The rights watchdog said in a statement that the Lebanese government had promised an equitable vaccination programme, but “the effort has been tainted by political interference and a lack of information.”
“With one in three people in Lebanon a refugee or migrant, a third of the population risks being left behind in the vaccination plan,” said Nadia Hardman, refugee and migrant rights researcher at Human Rights Watch.
“The government needs to invest in targeted outreach to build trust with long-marginalised communities or the COVID-19 vaccination effort is doomed to fail,” she added.
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The statement said UN data shows that Syrian and Palestinian refugees have died from COVID-19 at a rate more than four and three times the national average, respectively.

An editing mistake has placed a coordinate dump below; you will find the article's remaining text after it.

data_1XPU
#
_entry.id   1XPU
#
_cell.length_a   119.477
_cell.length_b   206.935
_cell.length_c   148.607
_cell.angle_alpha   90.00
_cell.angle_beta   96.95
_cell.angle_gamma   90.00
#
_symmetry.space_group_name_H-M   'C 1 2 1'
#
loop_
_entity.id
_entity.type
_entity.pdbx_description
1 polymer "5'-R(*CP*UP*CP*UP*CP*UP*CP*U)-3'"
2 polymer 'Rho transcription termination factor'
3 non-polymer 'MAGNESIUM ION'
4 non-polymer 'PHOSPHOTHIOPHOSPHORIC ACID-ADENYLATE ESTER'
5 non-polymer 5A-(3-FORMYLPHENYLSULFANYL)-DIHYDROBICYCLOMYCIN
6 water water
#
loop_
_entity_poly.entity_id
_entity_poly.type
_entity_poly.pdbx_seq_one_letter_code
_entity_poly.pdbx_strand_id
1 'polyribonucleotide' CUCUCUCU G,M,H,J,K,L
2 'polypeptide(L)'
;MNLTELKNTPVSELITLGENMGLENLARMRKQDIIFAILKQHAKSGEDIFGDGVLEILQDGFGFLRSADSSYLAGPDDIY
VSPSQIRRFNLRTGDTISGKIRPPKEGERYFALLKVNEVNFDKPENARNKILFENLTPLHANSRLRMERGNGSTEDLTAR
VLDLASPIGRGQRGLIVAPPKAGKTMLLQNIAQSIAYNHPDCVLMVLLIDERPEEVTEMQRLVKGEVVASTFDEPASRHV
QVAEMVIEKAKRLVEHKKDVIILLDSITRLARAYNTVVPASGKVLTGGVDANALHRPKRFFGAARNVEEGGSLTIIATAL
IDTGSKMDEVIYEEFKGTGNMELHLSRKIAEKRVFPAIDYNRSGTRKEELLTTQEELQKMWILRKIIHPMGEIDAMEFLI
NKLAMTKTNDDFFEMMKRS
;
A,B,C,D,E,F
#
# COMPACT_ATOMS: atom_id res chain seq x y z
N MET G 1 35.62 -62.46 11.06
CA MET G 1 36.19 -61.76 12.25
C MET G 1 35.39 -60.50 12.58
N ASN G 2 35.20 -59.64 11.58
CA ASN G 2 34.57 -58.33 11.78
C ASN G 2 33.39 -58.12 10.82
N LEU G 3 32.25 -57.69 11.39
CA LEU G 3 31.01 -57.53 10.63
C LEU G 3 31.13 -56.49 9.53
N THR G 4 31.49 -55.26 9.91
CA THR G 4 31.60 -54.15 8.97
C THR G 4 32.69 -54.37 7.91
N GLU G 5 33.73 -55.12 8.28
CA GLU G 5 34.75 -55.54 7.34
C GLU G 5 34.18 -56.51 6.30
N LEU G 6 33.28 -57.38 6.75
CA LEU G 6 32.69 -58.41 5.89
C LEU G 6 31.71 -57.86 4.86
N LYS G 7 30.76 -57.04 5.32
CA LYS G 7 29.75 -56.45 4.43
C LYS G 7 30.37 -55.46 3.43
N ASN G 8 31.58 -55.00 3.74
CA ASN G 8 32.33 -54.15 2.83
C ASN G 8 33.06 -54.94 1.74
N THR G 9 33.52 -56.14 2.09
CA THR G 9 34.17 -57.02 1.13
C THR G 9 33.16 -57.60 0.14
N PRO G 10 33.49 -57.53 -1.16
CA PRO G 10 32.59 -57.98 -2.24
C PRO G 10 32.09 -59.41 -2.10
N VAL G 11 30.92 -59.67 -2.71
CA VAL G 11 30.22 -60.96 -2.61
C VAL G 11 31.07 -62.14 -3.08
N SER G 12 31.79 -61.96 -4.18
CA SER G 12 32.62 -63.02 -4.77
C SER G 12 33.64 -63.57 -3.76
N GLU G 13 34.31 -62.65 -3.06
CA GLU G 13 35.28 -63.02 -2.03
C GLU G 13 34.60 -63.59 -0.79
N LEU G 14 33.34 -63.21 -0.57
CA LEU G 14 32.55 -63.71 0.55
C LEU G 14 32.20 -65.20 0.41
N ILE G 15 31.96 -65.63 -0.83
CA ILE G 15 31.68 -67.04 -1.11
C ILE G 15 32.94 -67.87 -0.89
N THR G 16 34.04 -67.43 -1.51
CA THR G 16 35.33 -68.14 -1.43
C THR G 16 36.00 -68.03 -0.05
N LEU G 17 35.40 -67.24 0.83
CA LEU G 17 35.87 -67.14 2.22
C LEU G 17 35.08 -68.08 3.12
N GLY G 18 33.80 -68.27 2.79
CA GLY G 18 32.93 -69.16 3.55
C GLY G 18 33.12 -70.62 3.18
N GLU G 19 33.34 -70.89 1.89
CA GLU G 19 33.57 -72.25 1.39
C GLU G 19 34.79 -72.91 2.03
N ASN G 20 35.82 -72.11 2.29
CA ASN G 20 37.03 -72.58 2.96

Yet, according to the government’s online COVID-19 vaccine registration and tracking platform, only 2.86 per cent of those vaccinated and 5.36 per cent of those registered to receive vaccinations are non-Lebanese, even though they constitute at least 30 per cent of the population.
HRW criticised some Lebanese politicians without naming them saying they have secured vaccines for their supporters, raising fears that the distribution of vaccines will be based on political affiliation rather than transparent, evidence-based distribution criteria that apply equally to everyone in Lebanon, leaving marginalised groups behind.